The Biden era was supposed to be different. The new team arrived in office aboard a raft of promises to repair America’s alliances after the battering they took through the four years of Donald Trump. “America is back. America is back. Diplomacy is back at the center of our foreign policy,” the president declared in his first foreign policy speech on Feb. 4. “We will repair our alliances and engage with the world once again, not to meet yesterday’s challenges, but today’s and tomorrow’s.”
Those remarks won Biden enormous credit with governments around the world. Yet well before it reaches the iconic 100-day mark, the new administration is being driven by Congress into action that could turn the relaunch of the U.S. as the leader of a network of global alliances into a home harbor shipwreck.
The issue is the Nord Stream 2 gas pipeline, which is slated to bring up to 55 billion cubic meters a year of natural gas from Russia to Germany and is within a few months of completion. A bipartisan coalition in Congress aims to thwart what it views as Russian President Vladimir Putin’s drive to acquire political leverage over Europe by hooking it on Russian gas. Now, lawmakers are pressuring the Biden administration to implement the sanctions they already passed.
Killing the pipeline, however, would not just set back the Russians: It would consign an $11 billion international infrastructure project involving some of Europe’s biggest firms to an expensive and watery grave. For German politicians and business leaders who prayed for a Biden victory in the November elections — and, in some of the highest offices in the land, literally wept with joy during the new president’s inaugural address — the conflict over the pipeline has sparked fears that while Trump may be gone, America will remain a heedless and hostile partner. Referring to the rumors of impending sanctions on Nord Stream 2 and such other Biden initiatives as the Buy American executive order, Klaus Dieter Frankenberger of the Frankfurter Allgemeine Zeitung wondered last month if Biden would turn out to be “Trump light.”
Biden himself has said that the pipeline is “a bad deal for Europe” but is reportedly reluctant to move forward with sanctions that would affect a critical ally. In the face of Congressional demands for maximal action that will kill the pipeline — an outcome that may not even be possible — senior aides are searching for a measure that would get Congress off the boil without causing a breach with Berlin.
If no middle position can be found, and the administration capitulates to Congress, one senior Berlin official worries, the result may be “a major portion of the CDU/CSU [the allied Christian Democrats and Bavarian Christian Social Union] turning against the U.S.” Germany’s center-right coalition has held the chancellery for all but 20 of the postwar German republic’s 72 years in existence. Such a breach with what has arguably been the most consistently pro-American party in Europe, the official adds, “hasn’t happened in the history of this republic.” The insult to Chancellor Angela Merkel, whom Trump singled out for particularly offensive treatment and who is now coming to the end of her 16-year tenure, would be unforgettable.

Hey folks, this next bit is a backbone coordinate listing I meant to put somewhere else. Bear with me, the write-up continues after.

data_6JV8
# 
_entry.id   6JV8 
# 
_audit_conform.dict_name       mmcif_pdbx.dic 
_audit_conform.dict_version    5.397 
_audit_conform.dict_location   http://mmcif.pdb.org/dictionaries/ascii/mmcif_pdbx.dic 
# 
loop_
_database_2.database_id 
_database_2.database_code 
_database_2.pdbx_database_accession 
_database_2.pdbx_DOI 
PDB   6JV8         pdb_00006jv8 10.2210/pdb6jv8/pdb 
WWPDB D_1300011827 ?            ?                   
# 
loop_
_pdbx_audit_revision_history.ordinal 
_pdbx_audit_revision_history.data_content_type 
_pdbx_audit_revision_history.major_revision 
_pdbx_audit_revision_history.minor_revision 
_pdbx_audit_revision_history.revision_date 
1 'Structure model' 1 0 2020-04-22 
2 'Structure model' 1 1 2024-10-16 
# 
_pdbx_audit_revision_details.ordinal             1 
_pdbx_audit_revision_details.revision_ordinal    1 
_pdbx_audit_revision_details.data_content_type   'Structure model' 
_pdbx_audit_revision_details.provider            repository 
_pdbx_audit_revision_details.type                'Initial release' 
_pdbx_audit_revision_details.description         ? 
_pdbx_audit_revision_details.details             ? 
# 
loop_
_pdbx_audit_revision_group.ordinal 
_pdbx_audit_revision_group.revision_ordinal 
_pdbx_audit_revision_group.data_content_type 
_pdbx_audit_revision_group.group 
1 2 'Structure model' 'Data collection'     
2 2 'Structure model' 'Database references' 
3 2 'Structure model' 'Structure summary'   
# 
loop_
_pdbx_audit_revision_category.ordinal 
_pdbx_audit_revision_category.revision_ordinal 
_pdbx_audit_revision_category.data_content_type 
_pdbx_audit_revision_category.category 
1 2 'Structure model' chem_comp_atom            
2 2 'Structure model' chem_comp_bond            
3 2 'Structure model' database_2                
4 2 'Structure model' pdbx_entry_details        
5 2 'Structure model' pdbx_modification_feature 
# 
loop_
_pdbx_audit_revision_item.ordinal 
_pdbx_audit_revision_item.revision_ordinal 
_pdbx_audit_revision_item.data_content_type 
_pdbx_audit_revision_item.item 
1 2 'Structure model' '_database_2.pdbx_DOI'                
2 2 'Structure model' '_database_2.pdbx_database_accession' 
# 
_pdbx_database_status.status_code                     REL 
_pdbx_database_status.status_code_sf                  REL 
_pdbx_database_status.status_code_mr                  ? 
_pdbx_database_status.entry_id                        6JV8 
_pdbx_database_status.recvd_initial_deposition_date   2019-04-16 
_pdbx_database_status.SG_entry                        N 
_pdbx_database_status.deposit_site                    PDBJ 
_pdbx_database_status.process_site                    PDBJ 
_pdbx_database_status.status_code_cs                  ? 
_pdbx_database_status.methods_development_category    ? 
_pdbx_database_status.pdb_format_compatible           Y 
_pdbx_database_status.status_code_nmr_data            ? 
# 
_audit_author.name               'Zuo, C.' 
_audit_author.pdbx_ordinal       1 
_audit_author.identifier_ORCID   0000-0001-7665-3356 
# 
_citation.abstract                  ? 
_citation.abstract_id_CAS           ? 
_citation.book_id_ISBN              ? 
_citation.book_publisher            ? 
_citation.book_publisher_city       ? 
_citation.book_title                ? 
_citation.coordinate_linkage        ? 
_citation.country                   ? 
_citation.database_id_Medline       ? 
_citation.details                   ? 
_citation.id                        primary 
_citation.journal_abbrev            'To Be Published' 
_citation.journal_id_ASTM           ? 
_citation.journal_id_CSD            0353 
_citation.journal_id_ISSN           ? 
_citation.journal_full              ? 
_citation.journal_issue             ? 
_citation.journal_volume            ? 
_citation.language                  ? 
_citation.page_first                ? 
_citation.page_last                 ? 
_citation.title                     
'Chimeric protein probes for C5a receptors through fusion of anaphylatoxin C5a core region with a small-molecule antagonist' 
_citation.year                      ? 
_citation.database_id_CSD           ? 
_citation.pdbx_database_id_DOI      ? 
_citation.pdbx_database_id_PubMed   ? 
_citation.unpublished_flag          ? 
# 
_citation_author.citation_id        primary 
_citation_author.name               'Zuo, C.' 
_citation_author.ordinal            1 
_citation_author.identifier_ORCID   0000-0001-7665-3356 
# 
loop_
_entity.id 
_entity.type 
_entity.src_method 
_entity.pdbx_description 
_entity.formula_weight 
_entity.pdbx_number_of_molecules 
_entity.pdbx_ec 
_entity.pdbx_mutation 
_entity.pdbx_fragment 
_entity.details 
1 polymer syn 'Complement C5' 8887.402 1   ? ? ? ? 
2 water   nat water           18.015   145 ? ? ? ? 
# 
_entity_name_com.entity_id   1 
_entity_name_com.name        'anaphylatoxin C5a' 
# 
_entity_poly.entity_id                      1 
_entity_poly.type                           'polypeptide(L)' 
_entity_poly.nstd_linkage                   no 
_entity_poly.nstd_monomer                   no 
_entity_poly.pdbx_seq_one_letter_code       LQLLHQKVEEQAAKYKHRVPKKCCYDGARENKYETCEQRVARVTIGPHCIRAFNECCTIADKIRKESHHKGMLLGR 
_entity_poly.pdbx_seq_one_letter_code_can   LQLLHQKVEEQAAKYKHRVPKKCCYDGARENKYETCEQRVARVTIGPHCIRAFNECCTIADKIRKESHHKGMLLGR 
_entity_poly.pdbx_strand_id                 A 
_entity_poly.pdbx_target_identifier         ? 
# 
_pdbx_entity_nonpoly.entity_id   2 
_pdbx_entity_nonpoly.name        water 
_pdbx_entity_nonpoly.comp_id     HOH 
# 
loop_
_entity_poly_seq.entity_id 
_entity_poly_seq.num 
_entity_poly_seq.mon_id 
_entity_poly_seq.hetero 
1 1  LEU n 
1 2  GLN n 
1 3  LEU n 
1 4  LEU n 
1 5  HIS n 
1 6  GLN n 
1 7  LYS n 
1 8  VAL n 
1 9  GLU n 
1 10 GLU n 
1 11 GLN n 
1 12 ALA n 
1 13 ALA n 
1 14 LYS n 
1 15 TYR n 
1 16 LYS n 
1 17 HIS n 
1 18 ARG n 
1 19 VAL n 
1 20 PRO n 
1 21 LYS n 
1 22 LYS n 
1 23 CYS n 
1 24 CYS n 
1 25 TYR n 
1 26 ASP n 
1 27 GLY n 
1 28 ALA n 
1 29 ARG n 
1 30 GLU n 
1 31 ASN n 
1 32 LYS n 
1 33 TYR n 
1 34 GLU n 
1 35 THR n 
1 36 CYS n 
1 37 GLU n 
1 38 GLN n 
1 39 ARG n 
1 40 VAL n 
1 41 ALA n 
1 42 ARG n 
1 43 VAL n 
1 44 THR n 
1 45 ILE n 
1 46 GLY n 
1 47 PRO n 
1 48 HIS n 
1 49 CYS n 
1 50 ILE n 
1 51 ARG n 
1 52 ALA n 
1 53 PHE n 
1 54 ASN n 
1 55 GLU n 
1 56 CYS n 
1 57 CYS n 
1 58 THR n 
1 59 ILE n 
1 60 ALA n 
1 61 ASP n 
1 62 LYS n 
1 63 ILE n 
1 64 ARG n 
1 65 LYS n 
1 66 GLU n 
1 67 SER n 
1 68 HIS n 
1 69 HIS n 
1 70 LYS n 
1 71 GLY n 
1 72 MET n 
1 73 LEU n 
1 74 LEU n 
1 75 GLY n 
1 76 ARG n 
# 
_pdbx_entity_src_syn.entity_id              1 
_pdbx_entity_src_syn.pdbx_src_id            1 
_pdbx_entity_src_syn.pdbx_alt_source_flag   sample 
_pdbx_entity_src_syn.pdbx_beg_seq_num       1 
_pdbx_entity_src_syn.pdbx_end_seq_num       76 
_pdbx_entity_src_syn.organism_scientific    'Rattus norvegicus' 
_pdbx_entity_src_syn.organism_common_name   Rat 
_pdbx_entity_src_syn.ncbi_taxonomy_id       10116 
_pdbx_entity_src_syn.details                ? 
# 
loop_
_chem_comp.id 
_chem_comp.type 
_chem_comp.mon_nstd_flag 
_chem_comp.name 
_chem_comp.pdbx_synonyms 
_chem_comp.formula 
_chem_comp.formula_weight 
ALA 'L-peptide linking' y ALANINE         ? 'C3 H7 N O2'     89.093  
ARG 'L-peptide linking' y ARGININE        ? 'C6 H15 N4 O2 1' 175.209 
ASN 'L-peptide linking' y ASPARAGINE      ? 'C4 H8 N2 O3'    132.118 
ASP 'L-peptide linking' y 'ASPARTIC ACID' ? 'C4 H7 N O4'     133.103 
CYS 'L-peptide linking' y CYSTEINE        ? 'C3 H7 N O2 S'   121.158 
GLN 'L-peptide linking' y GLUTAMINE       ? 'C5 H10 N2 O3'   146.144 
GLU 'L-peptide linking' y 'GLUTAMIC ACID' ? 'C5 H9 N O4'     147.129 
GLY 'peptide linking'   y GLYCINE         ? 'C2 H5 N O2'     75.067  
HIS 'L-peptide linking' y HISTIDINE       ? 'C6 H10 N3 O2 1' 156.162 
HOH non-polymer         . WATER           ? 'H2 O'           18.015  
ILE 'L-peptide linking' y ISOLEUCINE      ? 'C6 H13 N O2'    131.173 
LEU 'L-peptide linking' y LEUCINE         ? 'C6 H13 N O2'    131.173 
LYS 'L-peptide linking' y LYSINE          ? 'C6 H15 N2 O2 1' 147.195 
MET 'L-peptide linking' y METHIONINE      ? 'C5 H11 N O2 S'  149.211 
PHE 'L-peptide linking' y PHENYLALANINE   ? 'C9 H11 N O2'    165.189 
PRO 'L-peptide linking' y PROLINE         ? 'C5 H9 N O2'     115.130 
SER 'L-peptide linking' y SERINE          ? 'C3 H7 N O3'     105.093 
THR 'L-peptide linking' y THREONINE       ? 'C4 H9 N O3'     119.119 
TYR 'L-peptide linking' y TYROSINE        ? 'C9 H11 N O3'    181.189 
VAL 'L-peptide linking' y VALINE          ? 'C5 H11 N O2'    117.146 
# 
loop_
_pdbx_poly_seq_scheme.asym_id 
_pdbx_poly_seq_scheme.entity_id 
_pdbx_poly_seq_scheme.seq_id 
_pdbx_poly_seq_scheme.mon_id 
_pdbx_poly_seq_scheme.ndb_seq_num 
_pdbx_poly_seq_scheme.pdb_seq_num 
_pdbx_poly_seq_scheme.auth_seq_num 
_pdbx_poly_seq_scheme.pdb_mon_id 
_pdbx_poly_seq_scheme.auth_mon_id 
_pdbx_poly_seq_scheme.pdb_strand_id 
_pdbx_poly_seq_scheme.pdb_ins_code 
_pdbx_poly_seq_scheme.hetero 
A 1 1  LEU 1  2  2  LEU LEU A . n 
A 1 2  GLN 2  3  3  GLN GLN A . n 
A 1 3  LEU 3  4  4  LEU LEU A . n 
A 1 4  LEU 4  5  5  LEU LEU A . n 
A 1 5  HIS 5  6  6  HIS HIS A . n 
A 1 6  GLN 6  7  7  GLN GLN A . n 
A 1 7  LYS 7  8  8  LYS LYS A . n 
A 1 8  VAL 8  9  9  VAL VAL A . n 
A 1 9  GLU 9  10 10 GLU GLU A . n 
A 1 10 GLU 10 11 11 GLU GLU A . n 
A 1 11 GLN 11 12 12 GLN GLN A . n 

The concerns of America’s strongest ally in Europe are clearly not on the mind of Republican Sen. Ted Cruz. The Texas Republican is holding up the confirmation of William Burns to be director of the CIA, and Wendy Sherman and Brian McKeon to be the two deputy secretaries of State — and hinting he will put more holds on other nominations — unless the administration takes aggressive action to stop a pipeline that he argues has “catastrophic implications for American national security.” Democratic Sen. Jeanne Shaheen, an architect of the 2019 sanctions legislation that was supposed to prod the Executive Branch to take action against the pipeline, has also called for the “administration [to] act expeditiously to stop the remaining section of the pipeline.” Forty Republican senators have signed a letter to the White House and a Democratic letter is reportedly also in the works.
Congress has hated the pipeline since it was first contemplated a decade ago as an expansion of the original Nord Stream pipeline, which went into operation in 2011. In 2018, Secretary of State Rex Tillerson announced American opposition to the pipeline shortly before he was fired. Although Congress’ 2019 legislation empowering the White House to target Nord Stream 2 scared off most Western subcontractors who were working on the project, the Trump administration took no significant action against the pipeline until it sanctioned a single Russian ship that was laying pipe on Jan. 19 of this year, Trump’s last full day in office.